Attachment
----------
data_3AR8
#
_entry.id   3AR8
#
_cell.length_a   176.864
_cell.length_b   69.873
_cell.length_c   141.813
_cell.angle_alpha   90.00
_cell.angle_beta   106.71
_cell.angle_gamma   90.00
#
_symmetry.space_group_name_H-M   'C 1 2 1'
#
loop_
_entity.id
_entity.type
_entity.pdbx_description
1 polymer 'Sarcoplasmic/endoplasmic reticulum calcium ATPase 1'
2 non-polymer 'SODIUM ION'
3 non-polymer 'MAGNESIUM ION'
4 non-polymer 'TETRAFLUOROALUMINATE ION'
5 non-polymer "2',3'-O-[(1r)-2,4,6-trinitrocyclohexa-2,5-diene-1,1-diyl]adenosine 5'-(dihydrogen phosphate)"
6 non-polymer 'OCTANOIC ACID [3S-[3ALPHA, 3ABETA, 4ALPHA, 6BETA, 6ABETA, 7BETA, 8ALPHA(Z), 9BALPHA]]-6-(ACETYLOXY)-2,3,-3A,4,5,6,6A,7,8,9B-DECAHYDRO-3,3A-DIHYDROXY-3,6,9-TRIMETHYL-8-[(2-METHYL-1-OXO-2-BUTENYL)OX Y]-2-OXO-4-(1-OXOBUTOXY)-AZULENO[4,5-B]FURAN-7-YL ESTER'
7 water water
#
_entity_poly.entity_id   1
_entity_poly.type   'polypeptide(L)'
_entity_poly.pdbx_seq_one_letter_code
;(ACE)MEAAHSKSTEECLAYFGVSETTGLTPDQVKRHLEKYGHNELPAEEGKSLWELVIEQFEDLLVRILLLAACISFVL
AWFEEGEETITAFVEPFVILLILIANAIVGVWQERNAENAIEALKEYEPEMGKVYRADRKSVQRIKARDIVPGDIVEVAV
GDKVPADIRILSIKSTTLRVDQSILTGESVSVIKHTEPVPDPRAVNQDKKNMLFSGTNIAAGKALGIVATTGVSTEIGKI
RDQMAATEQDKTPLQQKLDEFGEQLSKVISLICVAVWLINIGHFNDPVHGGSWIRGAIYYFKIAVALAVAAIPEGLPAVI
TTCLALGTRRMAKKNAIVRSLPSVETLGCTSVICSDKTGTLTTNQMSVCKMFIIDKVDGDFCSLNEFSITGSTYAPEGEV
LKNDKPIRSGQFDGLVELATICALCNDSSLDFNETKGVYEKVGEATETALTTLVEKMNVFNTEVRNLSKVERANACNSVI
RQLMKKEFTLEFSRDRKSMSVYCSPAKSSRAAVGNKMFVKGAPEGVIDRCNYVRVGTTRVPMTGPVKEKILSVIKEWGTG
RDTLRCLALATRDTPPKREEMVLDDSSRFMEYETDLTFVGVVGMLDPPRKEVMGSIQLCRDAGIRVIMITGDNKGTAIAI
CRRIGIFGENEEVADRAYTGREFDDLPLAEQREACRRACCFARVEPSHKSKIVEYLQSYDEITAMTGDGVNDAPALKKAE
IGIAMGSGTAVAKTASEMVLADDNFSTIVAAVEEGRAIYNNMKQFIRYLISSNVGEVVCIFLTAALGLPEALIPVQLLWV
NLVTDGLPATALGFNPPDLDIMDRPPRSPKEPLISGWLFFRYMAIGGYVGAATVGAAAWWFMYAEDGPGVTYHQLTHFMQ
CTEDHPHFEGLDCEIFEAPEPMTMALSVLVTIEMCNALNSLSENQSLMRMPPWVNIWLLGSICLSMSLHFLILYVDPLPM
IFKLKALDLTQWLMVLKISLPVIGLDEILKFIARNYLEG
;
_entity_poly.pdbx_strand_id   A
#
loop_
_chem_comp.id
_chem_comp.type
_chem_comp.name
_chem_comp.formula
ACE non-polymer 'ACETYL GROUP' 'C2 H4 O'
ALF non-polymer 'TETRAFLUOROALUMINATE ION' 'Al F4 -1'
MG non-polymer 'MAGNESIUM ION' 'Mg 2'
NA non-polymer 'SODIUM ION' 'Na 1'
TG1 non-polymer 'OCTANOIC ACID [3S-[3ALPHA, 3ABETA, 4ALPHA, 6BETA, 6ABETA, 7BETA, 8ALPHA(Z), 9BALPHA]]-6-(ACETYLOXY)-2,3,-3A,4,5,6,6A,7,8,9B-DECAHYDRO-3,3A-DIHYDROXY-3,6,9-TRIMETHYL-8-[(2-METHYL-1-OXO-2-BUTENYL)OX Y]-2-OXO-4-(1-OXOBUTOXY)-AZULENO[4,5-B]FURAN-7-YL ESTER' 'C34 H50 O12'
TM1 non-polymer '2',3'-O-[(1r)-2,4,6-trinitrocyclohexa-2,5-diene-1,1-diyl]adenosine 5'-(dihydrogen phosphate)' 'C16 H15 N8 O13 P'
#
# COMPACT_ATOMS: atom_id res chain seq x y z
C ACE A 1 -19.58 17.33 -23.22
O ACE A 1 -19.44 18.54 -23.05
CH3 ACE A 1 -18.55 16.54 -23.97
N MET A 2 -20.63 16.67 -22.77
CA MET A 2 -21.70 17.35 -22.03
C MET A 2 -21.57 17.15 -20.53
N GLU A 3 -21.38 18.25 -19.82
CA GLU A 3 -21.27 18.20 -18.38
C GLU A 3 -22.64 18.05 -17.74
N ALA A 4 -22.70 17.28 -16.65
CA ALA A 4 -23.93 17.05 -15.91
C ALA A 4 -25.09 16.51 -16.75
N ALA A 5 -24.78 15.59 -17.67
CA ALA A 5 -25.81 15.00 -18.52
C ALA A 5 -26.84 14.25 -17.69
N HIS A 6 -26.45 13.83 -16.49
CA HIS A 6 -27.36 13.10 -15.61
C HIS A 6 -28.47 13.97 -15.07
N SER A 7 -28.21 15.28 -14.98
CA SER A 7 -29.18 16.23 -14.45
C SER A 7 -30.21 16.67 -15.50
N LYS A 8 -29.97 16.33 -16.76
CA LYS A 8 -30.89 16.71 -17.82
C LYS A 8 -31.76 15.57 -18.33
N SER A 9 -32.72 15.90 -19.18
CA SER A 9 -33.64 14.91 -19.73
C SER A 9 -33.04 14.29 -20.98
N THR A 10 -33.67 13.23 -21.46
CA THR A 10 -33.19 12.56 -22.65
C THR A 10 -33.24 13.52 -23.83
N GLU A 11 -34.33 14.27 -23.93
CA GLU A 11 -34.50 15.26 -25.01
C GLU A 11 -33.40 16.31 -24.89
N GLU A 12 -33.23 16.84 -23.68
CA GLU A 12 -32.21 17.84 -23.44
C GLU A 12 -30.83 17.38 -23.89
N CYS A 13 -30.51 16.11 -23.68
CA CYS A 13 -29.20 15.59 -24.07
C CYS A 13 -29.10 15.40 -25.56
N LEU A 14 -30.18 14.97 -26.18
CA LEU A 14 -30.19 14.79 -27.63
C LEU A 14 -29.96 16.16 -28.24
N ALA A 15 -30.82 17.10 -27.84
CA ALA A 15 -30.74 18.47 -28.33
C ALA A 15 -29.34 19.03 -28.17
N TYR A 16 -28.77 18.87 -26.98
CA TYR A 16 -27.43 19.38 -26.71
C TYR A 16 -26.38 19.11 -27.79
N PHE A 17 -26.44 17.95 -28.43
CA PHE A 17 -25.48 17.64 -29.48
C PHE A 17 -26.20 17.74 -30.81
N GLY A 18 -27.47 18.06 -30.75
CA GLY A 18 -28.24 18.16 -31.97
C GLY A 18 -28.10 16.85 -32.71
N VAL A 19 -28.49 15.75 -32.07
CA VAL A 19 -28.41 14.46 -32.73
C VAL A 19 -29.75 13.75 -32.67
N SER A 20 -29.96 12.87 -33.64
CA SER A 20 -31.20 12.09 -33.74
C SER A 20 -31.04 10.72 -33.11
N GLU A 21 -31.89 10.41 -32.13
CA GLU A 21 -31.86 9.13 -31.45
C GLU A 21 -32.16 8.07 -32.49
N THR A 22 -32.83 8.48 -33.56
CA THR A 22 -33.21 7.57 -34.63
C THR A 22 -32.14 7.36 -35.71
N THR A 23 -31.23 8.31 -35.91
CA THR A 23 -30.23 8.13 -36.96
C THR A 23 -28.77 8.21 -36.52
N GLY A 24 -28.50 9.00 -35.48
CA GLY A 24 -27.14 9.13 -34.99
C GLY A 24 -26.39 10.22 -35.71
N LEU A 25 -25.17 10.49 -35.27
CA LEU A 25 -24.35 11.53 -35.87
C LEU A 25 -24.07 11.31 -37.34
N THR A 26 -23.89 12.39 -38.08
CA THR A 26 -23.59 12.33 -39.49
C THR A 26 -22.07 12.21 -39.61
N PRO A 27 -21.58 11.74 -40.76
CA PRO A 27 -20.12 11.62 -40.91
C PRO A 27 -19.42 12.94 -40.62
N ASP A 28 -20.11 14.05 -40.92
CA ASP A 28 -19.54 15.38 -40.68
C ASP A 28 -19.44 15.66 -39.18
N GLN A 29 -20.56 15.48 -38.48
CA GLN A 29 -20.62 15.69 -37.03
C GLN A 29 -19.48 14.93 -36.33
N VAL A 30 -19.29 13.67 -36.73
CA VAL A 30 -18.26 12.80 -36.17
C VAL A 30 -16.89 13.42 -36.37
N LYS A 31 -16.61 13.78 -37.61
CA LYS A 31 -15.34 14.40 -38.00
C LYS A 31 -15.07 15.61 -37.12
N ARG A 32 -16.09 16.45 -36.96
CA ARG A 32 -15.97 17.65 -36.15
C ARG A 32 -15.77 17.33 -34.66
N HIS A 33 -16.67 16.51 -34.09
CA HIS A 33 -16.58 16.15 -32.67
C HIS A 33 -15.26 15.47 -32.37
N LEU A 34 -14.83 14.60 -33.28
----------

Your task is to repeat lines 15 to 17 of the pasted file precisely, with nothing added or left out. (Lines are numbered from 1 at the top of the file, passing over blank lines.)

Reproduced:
_entity.id
_entity.type
_entity.pdbx_description